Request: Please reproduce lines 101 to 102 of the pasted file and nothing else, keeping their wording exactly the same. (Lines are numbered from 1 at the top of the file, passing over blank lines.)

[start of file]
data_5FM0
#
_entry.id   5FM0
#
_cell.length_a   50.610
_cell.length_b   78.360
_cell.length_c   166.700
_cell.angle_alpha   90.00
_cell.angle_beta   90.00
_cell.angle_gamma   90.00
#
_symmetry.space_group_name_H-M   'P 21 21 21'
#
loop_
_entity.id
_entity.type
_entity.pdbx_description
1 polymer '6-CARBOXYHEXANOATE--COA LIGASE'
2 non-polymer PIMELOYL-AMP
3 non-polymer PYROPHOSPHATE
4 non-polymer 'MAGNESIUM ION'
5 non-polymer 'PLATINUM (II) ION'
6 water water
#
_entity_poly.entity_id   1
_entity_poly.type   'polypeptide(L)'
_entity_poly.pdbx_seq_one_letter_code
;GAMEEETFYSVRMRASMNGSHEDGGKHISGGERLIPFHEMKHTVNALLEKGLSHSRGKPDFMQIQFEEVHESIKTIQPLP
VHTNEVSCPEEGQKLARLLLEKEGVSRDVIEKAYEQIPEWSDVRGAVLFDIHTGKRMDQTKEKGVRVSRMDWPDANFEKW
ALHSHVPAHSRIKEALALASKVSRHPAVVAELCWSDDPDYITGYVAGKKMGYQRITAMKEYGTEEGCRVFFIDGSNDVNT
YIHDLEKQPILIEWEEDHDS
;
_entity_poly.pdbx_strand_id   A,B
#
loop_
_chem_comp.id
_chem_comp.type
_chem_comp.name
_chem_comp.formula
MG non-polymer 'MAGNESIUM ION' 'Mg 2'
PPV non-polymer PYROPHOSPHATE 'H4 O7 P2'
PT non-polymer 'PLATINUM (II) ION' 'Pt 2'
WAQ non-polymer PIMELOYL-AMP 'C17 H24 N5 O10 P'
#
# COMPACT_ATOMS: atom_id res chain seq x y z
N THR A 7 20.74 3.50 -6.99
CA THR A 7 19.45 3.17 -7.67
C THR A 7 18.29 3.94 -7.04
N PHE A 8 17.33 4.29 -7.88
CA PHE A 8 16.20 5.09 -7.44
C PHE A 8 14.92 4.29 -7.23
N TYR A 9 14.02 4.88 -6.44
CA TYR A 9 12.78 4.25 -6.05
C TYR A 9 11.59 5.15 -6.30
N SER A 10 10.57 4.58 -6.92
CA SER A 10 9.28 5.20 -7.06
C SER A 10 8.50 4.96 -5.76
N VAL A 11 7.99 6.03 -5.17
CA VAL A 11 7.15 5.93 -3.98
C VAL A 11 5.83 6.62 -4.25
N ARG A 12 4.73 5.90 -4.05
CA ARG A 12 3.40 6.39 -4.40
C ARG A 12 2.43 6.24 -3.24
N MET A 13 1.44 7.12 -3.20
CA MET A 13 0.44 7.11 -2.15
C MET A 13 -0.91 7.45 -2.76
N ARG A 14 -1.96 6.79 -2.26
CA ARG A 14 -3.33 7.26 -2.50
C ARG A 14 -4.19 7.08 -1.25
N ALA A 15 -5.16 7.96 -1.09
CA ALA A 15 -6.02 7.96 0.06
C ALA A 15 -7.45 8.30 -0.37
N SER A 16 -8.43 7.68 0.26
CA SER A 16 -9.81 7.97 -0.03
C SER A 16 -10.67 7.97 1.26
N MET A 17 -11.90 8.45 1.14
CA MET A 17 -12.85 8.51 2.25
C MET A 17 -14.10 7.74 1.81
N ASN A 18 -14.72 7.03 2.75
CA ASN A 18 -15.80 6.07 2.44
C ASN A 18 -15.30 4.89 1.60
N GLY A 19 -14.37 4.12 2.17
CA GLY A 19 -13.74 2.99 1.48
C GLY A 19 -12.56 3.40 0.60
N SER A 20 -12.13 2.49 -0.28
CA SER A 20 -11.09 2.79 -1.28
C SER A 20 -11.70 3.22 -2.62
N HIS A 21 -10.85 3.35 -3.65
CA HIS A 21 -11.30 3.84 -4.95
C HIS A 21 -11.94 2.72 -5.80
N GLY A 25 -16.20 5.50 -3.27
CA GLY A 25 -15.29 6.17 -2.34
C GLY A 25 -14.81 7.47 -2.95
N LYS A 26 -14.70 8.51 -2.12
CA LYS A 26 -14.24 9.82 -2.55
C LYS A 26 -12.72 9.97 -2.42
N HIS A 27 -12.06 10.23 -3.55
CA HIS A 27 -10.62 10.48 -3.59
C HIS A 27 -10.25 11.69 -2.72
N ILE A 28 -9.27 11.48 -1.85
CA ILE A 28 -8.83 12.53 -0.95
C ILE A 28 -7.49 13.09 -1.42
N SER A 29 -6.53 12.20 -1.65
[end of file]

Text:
CA ILE A 28 -8.83 12.53 -0.95
C ILE A 28 -7.49 13.09 -1.42